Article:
The Reserve Bank of India has finally cleared the dust and permitted optionality clauses in equity shares and compulsorily and mandatorily convertible preference shares/debentures issued to a person resident outside India under the Foreign Direct Investment Scheme. An optionality clause will oblige the buy-back of securities from the foreign investor by Indian promoters/residents at the price prevailing/value determined at the time of exercise of the put option by such foreign investor, provided the put option is exercised without assuring any fixed return to the foreign investor.
Put options in favour of foreign investors will be valid and enforceable under the exchange control laws if:
- They are exercised after a minimum lock-in period of one year from the date of allotment of securities to foreign investors or any other lock-in period as may be specified under the FDI Policy, whichever is higher;
- The exit price should be as follows: (i) In case of listed company, at the market price determined on the floor of the recognized stock exchanges; (ii) In case of unlisted equity shares, at a price not exceeding that arrived on the basis of Return on Equity (RoE) as per latest audited balance sheet. RoE is defined as the profit after tax divided by the net worth (defined to include all free reserves and paid up capital); and (iii) In case of preference shares or debentures, at a price determined by a Chartered Accountant or a SEBI registered Merchant Banker.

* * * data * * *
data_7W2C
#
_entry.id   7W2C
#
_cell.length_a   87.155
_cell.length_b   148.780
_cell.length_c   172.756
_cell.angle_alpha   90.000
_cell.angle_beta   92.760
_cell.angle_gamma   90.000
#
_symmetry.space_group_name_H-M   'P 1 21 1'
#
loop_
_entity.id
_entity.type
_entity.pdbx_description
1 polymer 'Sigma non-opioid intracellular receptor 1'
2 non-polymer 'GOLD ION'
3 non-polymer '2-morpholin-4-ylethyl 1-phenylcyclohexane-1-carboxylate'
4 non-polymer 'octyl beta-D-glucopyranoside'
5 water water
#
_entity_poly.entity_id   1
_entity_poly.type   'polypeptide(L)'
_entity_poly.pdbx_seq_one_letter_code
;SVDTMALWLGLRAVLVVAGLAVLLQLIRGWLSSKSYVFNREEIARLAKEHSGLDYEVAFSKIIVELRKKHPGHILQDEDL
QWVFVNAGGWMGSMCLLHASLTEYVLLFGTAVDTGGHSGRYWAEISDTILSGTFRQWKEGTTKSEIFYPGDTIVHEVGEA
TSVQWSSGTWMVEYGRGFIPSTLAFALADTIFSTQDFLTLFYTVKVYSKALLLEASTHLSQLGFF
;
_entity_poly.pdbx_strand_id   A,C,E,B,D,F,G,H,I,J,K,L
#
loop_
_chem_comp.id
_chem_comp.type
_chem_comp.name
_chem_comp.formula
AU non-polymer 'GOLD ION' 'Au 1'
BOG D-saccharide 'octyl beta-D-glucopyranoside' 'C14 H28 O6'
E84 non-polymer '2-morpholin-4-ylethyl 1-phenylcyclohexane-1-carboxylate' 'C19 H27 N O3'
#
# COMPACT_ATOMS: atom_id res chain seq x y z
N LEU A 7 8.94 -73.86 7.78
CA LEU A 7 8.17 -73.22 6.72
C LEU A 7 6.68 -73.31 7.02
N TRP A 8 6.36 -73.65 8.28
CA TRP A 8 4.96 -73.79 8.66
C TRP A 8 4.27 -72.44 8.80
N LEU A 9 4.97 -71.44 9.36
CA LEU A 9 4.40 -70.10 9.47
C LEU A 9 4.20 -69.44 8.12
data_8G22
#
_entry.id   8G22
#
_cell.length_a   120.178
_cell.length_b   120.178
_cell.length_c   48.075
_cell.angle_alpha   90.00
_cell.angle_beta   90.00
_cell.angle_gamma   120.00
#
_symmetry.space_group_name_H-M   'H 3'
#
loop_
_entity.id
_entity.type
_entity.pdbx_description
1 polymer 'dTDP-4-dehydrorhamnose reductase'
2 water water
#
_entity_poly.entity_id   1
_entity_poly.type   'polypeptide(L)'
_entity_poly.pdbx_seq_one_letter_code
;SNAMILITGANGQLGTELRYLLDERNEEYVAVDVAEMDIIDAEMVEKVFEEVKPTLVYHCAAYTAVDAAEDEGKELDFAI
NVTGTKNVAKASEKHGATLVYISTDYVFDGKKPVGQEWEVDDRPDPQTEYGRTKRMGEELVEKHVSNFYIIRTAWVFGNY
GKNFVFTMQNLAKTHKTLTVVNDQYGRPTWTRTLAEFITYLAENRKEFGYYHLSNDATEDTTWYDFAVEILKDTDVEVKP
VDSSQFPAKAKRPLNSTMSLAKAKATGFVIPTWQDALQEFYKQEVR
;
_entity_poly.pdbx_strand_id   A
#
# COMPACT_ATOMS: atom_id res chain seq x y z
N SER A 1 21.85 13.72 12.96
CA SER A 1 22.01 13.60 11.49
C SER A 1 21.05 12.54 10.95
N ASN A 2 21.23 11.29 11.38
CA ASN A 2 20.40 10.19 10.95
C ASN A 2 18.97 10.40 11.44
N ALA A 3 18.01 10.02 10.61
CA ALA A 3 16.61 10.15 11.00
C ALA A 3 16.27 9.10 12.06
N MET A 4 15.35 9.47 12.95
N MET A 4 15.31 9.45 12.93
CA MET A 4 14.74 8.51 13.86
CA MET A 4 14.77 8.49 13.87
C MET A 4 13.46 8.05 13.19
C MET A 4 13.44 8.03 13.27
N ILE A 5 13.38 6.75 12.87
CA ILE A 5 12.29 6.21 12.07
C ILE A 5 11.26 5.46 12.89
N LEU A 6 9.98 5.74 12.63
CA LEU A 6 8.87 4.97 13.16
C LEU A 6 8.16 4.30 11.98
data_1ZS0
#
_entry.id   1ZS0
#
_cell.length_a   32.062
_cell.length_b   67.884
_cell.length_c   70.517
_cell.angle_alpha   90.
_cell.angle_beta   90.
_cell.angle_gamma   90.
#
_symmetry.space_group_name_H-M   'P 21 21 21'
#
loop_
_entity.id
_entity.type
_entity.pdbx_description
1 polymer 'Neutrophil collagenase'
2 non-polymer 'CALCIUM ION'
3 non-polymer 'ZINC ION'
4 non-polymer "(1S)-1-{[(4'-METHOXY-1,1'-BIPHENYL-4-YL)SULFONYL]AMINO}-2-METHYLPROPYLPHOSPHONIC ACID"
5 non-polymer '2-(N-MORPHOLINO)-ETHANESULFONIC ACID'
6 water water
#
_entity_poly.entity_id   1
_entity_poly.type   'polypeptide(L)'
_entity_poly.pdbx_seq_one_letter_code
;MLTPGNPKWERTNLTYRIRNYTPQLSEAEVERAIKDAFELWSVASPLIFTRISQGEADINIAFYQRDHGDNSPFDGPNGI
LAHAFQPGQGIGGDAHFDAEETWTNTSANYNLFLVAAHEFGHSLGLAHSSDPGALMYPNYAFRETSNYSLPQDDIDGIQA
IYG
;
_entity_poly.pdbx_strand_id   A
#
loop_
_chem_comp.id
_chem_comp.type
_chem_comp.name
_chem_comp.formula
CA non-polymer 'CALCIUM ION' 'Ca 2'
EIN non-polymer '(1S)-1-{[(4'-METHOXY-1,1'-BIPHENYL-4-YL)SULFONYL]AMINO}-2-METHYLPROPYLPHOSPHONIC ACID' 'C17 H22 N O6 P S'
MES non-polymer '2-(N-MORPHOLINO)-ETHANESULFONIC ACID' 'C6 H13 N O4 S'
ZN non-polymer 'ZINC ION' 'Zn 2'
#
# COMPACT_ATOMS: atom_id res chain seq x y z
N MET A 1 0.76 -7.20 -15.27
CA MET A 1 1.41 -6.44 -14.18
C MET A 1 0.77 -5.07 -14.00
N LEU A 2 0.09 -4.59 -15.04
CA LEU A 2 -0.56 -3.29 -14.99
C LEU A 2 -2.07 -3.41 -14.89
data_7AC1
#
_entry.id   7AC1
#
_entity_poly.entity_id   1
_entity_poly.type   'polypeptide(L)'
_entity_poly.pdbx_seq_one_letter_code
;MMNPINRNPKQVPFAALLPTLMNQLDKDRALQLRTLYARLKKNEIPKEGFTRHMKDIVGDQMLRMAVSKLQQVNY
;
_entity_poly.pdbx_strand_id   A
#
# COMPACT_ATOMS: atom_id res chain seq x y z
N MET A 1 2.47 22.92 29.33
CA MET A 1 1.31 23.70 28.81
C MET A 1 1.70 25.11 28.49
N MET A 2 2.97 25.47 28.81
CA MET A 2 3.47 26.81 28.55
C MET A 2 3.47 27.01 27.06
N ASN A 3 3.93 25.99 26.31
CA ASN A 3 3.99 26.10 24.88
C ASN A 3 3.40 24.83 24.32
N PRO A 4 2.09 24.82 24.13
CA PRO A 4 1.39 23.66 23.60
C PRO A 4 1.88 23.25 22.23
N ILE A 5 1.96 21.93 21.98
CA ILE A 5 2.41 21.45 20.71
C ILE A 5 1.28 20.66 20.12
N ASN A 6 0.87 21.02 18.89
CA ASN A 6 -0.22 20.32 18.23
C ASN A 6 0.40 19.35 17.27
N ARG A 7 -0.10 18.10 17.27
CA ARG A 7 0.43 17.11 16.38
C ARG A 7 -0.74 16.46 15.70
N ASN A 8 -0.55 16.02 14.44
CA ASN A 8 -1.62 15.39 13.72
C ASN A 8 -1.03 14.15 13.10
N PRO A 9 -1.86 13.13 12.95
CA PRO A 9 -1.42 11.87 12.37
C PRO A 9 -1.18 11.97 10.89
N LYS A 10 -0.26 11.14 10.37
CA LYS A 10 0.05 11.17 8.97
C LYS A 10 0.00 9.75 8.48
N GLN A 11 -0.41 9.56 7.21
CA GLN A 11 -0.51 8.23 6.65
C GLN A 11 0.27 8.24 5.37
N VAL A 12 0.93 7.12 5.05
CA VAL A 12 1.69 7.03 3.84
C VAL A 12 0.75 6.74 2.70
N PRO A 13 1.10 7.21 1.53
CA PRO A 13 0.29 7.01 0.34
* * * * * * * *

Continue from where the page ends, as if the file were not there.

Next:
While this move from RBI will help in regaining the confidence of foreign investors, the differentiation in valuation methodology for calculating exit price of equity shares and convertible securities requires some explanation from the regulator. Further, the ROE formula prescribed for calculating maximum exit price of foreign investors is not in line with standard market practice to value securities of a company. While the FDI Policy prescribes fair value/ DCF methodology, which is forward looking, for calculating the minimum floor price for FDI in Indian securities, the maximum exit price, through exercise of put options, is now capped at a valuation arrived at using ROE methodology, which is based on past performance of the company. This move may lead to lower returns for the foreign investors as they would be required to purchase Indian securities at a price taking into account the company’s future performance, but exit only at a price derived from performance of the company during the course of such foreign investment.